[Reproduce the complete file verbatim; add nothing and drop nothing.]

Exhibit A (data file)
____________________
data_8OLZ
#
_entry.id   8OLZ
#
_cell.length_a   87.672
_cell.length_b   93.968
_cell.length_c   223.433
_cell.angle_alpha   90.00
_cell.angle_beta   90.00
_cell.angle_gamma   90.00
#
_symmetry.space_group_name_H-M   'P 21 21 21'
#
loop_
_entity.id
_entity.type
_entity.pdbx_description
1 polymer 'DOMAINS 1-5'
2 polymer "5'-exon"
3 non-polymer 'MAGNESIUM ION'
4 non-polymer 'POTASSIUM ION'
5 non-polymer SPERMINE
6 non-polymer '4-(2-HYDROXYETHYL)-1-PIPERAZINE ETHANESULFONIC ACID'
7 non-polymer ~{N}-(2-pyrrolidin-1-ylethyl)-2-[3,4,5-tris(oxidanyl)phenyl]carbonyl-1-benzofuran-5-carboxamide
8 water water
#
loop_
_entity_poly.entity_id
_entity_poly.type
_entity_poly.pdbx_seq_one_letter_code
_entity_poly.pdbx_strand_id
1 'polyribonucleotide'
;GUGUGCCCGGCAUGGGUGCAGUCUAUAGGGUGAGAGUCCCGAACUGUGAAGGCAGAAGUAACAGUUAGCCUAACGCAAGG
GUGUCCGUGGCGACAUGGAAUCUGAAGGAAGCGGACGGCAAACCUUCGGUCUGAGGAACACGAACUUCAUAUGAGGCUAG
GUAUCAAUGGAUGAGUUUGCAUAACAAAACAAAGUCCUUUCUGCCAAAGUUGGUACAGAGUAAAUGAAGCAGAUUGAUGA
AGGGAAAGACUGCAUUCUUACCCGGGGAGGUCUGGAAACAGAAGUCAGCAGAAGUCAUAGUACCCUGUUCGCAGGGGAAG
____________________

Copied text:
data_8OLZ
#
_entry.id   8OLZ
#
_cell.length_a   87.672
_cell.length_b   93.968
_cell.length_c   223.433
_cell.angle_alpha   90.00
_cell.angle_beta   90.00
_cell.angle_gamma   90.00
#
_symmetry.space_group_name_H-M   'P 21 21 21'
#
loop_
_entity.id
_entity.type
_entity.pdbx_description
1 polymer 'DOMAINS 1-5'
2 polymer "5'-exon"
3 non-polymer 'MAGNESIUM ION'
4 non-polymer 'POTASSIUM ION'
5 non-polymer SPERMINE
6 non-polymer '4-(2-HYDROXYETHYL)-1-PIPERAZINE ETHANESULFONIC ACID'
7 non-polymer ~{N}-(2-pyrrolidin-1-ylethyl)-2-[3,4,5-tris(oxidanyl)phenyl]carbonyl-1-benzofuran-5-carboxamide
8 water water
#
loop_
_entity_poly.entity_id
_entity_poly.type
_entity_poly.pdbx_seq_one_letter_code
_entity_poly.pdbx_strand_id
1 'polyribonucleotide'
;GUGUGCCCGGCAUGGGUGCAGUCUAUAGGGUGAGAGUCCCGAACUGUGAAGGCAGAAGUAACAGUUAGCCUAACGCAAGG
GUGUCCGUGGCGACAUGGAAUCUGAAGGAAGCGGACGGCAAACCUUCGGUCUGAGGAACACGAACUUCAUAUGAGGCUAG
GUAUCAAUGGAUGAGUUUGCAUAACAAAACAAAGUCCUUUCUGCCAAAGUUGGUACAGAGUAAAUGAAGCAGAUUGAUGA
AGGGAAAGACUGCAUUCUUACCCGGGGAGGUCUGGAAACAGAAGUCAGCAGAAGUCAUAGUACCCUGUUCGCAGGGGAAG